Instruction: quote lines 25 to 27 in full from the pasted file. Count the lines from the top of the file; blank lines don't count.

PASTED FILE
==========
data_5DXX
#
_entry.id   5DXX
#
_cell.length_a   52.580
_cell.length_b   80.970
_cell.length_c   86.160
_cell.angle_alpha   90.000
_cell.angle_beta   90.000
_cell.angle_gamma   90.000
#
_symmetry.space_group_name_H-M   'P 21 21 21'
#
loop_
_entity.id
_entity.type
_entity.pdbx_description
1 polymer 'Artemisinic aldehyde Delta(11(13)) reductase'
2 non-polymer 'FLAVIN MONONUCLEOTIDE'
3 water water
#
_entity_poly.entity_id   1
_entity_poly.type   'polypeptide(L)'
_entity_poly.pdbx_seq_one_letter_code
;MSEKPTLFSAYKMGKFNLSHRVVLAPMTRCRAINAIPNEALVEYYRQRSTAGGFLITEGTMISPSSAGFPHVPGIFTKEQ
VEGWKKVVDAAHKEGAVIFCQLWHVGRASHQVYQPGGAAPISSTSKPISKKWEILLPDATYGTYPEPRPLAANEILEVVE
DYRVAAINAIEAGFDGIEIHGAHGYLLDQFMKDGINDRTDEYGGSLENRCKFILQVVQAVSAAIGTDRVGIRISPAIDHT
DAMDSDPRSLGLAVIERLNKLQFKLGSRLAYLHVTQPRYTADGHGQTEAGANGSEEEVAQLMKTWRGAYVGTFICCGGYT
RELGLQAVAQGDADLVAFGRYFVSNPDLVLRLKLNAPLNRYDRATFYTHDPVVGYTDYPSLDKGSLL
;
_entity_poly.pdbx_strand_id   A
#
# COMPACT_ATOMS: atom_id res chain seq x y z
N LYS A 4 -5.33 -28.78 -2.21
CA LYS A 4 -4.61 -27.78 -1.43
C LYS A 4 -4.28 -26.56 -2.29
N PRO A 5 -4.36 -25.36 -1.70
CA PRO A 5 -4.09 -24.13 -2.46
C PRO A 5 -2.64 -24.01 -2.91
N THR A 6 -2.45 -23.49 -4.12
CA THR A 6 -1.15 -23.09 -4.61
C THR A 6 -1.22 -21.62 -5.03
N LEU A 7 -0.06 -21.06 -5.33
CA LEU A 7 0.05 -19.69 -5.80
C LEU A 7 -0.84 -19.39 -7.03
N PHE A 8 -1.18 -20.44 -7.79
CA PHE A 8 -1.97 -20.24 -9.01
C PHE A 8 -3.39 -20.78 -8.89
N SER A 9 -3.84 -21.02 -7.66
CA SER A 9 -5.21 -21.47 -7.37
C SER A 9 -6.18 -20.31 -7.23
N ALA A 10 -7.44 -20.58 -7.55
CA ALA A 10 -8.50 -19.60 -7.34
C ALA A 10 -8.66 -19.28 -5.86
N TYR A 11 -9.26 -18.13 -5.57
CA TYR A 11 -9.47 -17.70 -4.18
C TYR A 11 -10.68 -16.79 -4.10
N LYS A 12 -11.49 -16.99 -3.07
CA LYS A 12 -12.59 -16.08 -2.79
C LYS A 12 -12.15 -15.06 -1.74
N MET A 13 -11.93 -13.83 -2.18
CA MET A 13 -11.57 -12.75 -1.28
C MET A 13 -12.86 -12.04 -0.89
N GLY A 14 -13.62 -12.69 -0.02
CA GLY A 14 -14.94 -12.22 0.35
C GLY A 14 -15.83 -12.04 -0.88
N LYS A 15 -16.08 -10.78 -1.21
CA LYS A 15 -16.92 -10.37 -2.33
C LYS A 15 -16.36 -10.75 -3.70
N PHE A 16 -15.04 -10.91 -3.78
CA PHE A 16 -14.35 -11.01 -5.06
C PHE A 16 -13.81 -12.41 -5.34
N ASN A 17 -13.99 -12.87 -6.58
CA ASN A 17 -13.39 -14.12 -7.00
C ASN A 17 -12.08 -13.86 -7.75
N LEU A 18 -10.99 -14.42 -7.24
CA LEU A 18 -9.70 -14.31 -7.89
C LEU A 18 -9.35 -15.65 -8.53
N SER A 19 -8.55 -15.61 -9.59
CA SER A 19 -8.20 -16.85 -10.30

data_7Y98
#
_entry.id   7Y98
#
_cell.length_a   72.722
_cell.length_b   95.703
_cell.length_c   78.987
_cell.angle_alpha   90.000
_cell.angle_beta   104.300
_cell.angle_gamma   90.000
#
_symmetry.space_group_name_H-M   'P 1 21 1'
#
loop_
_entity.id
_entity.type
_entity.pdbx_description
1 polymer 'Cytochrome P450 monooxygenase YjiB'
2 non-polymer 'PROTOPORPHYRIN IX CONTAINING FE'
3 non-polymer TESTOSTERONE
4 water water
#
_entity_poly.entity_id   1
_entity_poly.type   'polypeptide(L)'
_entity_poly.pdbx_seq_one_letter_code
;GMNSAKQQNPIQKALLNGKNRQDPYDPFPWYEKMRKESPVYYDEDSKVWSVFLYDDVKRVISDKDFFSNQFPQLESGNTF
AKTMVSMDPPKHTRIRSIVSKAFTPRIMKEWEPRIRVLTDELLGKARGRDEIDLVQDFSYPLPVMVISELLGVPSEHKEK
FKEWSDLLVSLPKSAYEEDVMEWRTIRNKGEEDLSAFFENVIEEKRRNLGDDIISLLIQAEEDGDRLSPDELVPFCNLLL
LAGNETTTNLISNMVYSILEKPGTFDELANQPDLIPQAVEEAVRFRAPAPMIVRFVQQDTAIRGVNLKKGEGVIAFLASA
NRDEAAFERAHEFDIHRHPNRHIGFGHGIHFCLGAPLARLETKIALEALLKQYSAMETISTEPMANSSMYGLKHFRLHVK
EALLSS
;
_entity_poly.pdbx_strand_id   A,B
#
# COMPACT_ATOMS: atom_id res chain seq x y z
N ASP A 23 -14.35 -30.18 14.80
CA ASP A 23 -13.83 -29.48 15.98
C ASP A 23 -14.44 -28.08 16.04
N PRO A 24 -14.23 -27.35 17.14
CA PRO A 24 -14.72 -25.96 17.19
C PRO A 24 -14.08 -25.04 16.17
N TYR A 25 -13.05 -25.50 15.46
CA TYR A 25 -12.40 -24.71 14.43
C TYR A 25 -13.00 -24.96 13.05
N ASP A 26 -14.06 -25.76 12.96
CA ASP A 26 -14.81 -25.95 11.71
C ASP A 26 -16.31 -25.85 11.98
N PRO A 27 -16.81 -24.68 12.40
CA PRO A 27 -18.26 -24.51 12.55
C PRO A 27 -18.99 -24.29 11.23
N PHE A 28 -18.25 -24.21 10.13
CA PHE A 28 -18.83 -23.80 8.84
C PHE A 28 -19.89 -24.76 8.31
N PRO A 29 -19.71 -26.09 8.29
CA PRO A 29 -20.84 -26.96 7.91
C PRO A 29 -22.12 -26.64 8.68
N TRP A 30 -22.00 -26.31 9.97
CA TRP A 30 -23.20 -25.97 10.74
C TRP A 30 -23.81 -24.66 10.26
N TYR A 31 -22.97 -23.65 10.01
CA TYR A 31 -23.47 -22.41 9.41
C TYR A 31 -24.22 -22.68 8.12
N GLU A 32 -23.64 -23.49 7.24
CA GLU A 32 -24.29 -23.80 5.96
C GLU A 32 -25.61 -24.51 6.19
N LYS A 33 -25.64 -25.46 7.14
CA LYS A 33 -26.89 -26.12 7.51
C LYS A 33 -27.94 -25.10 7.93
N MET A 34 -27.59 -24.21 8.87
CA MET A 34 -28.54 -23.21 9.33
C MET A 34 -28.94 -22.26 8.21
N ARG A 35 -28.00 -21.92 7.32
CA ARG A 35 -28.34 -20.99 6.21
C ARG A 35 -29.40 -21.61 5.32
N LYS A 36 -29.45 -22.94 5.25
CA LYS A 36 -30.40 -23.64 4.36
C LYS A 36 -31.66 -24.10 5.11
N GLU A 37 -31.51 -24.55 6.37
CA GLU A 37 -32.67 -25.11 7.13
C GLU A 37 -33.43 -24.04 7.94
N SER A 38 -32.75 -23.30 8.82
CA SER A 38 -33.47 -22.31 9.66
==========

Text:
;MSEKPTLFSAYKMGKFNLSHRVVLAPMTRCRAINAIPNEALVEYYRQRSTAGGFLITEGTMISPSSAGFPHVPGIFTKEQ
VEGWKKVVDAAHKEGAVIFCQLWHVGRASHQVYQPGGAAPISSTSKPISKKWEILLPDATYGTYPEPRPLAANEILEVVE
DYRVAAINAIEAGFDGIEIHGAHGYLLDQFMKDGINDRTDEYGGSLENRCKFILQVVQAVSAAIGTDRVGIRISPAIDHT